The Complete Guide on Ohio Landlord Tenant Law 
Just like in every U.S. state, Ohio landlords and tenants encounter a tapestry of local and state rental laws that significantly impact their rights and obligations, as well as the dynamics of the landlord-tenant relationship. Navigating through this complex terrain can be quite a daunting task, even for experienced rental property owners and tenants.
To aid in conquering this challenge, we've developed this comprehensive guide, encompassing vital rental aspects, such as tenant screening, eviction procedures, lease agreements, and more. Whether you're a landlord or a tenant, with this guide, you'll gain a comprehensive understanding of Ohio's laws, as detailed in the Ohio Revised Code Chapter 5321.
Landlords will discover how to safeguard their rental properties and foster positive connections with tenants, while tenants will acquire valuable knowledge needed for asserting their fundamental rights.
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Ohio landlord tenant law fast facts
- Is a rental license required to be a residential landlord? No, not statewide
- Are there any security deposit requirements? Yes
- Is there rent control? No
- Are there limits on late fees? No
- Are there rent payment grace period laws? No
- Are there notice of entry laws? Yes
Ohio landlord responsibilities and rights
Ohio state law provides landlords with rights that let them efficiently run their rental properties protected from legal issues. Landlords have the right to:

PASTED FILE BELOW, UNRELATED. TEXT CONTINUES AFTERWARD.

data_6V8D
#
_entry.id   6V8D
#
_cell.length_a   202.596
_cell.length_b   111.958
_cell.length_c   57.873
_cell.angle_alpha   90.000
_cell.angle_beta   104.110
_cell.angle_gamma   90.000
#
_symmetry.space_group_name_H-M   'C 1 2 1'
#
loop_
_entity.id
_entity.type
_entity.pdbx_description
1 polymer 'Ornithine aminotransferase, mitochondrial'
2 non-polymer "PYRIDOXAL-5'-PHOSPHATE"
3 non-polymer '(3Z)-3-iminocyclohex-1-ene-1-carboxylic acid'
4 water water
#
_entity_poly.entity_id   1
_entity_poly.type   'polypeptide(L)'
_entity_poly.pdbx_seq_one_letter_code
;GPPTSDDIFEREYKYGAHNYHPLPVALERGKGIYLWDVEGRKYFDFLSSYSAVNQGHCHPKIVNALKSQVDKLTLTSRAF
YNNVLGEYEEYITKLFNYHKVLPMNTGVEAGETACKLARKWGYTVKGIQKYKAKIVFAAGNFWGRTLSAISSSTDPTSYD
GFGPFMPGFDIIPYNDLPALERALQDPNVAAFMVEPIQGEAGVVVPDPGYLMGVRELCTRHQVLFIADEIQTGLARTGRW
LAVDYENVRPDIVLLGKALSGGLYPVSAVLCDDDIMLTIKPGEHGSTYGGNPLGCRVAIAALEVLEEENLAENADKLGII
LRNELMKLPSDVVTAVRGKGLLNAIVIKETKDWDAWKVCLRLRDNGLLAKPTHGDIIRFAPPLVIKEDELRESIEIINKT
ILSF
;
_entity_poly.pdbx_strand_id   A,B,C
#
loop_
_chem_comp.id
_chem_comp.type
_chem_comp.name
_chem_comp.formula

- Charge and collect rent payments when due
- Collect security deposits to cover unexpected costs like unpaid rent and damage beyond normal wear and tear
- Pursue legal evictions if the tenant violates the lease agreement
Ohio landlords also have a set of responsibilities to uphold to ensure a safe and smooth tenancy for renters. As landlords, their top priorities include:
- Providing renters with a habitable rental property free of discrimination
- Making repairs within a “reasonable time” (a maximum of 30 days) after receiving written notice from a tenant
- Returning the security deposit to the tenant within 30 days of the lease ending
Ohio tenant responsibilities and rights
Ohio tenants, like landlords, have a set of fundamental rights that protect their well-being and safety while renting a property. Their main rights include:
- The right to habitability; living in a habitable rental property that meets health and safety codes
- Having repairs made in a reasonable time after providing the landlord with written notice
- Taking legal necessary action if the landlord commits a lease violation
Tenants in Ohio have a set of responsibilities too they must uphold while renting. Generally, these duties ensure the property is maintained and the landlord goes financially unharmed. In Ohio, tenants must:
- Pay rent on time
- Keep the unit in safe and sanitary condition, including cleaning plumbing fixtures properly
- Make small repairs as necessary
- Not disturb other renters or neighbours
- Not purposefully destroy or damage any part of the rental unit
- Comply with state and local housing, health, and safety codes
- Maintain major appliances provided by the landlord
- Keep the property free of trash and the property clean
Ohio landlord tenant laws through the rental cycle
Ohio tenant screening and rental application laws
Ohio state law has few statutes governing the tenant screening and rental application process. However, the state does not limit rental application fees and do not require them to be refundable. On the rental application, landlords may ask any questions as long as these inquiries do not lead to housing discrimination.
Ohio landlords are allowed to run any background check, like credit report or rental history, but only after obtaining the tenant’s written consent.